By Mary Fitzgerald | Photographs by Janine LaMontagne

Born of necessity, husband and wife team Elliott Kanbar and Barbara Rose of Westport came up with a brilliant solution to their pool-house dilemma. They had hoped to build a cabana on their property, but soon discovered that the cost and headaches of stick building on site were prohibitive. A fortuitous newspaper article, a little research and some creative problem solving led them to their unlikely answer—a shipping container. Within a month, they had retrofitted the steel box, with the help of their contractor and now business partner Matt Menozzi, and created their dream pool house. They were so enamored with their affordable and innovative alternative that they decided to go into the “tiny house” business. Elliott Kanbar talks about the process.

What inspired you to create a pool house out of a shipping container?
My wife and I often have pool parties—guests and kids would walk in and out of the house with wet bathing suits and it became a nightmare. We decided we needed to build a pool house. By the time we figured the costs—architectural plans, permitting and construction­—this tiny 160-square-foot structure became as time-consuming and complex as building a home. We saw an article about steel shipping containers being used as architecture and thought it was the wave of the future.

How did you start your company?
Barbara, Matt and I founded Elbar Tiny Living in 2016. Our goal is to provide buyers with a fully constructed and equipped architecturally advanced house that can be delivered anywhere in the world by truck, train or ship. We remove the worry and stress buyers often encounter when they venture into home construction.

Ready to occupy with top-tier amenities, models range from 160 to 960 square feet.Where do you get these shipping containers?
We use new containers, built from Corten steel, that we order from the Port of Newark, New Jersey. [Note: The containers are brand new, so there is no fear of contamination from chemicals or critters.] They come in two sizes: 8-by-20-feet and 8-by-40-feet and can withstand severe weather conditions. They do not need a foundation; however, the buyer must provide a concrete slab or wooden blocks on which the house will be placed and secured upon delivery.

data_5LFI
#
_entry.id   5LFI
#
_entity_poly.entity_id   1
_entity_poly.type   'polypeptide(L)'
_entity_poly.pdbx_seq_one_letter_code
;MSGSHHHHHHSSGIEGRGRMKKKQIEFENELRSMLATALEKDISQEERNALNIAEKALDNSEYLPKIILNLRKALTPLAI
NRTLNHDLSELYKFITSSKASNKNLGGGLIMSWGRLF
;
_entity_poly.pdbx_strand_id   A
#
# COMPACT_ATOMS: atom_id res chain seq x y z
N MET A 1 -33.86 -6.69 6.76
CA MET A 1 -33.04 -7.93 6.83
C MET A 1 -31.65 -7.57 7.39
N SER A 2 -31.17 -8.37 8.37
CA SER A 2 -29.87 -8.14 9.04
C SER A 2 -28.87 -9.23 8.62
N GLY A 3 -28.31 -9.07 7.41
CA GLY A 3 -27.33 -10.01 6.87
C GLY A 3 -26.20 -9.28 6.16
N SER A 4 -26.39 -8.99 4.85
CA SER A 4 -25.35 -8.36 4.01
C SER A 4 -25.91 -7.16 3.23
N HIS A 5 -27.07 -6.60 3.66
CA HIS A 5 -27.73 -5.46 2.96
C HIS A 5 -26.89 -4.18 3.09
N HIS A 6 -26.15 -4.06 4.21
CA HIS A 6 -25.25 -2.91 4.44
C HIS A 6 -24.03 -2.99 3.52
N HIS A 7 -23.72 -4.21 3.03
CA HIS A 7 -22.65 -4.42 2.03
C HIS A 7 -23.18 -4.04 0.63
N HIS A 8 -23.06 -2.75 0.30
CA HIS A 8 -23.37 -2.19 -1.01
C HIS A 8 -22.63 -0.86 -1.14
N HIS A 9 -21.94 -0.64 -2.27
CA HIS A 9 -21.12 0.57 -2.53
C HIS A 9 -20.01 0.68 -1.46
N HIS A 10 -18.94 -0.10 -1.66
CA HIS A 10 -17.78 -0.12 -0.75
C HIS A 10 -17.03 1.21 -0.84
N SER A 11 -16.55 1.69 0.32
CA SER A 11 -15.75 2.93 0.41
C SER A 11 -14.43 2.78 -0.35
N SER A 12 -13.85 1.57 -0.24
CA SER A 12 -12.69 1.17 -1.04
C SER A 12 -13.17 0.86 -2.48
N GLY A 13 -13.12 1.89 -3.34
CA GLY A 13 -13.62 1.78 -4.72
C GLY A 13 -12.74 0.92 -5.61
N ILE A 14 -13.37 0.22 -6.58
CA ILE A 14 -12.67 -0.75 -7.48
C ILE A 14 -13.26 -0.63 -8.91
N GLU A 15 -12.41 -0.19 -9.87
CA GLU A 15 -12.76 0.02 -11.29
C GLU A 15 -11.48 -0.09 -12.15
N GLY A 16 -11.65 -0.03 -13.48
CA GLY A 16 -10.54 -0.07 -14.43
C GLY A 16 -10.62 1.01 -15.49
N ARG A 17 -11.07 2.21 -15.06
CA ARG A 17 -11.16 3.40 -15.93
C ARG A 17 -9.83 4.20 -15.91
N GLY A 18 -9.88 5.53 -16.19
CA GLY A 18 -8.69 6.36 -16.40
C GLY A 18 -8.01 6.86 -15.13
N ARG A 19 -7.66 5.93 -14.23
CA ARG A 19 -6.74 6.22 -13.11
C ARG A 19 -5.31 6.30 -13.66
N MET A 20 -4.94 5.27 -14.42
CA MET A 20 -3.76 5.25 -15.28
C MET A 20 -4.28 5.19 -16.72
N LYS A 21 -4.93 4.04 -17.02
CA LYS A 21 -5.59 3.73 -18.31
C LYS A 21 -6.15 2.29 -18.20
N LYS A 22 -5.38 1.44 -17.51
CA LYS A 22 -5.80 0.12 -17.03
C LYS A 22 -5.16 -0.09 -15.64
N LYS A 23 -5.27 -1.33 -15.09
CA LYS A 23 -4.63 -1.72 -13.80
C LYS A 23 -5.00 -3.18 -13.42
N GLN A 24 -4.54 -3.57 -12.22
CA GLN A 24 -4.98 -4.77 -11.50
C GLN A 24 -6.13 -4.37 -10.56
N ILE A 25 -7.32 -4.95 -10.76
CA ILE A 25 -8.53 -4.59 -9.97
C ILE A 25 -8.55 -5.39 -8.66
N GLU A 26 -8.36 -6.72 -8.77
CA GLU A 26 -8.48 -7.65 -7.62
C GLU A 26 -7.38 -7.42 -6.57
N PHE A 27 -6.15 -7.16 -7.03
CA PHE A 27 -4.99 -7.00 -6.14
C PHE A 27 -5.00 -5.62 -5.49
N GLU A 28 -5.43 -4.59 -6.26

What is the cost, and what is included?
There are four models. The smallest, pictured here, is 160 square feet and costs $69,000. The package includes vinyl siding, foam insulation, glass doors and windows, with finished and painted interior walls. Air conditioning, heat and hot water are standard. The unit features a kitchenette with stone countertops, high-end appointments and LED lighting. The bathroom has conventional-size fixtures and a tiled shower. An outdoor shower is also included. The price covers interior plumbing and electrical wiring, but the buyer is responsible for hooking up the plumbing and electrical on site and securing necessary permits.

Can the units be customized?
Yes, multiple containers can be placed side by side or stacked one on top of the other to make different styles and structures. Buyers can also change the siding, the flooring and the appliances. We can build houses in any style: Contemporary, Colonial or Cape. We can also add small touches like shutters or extra windows, but some custom changes may result in additional costs.

What do you see in the future?
The containers can be adapted to be used as a guest house, artist studio, vacation cabin or office. With home and rent prices out of reach for many people, tiny living has now become a go-to option.

A version of this article appeared in the June 2017 issue of CTC&G (Connecticut Cottages & Gardens) with the headline: Have Cabana, Will Travel. Full article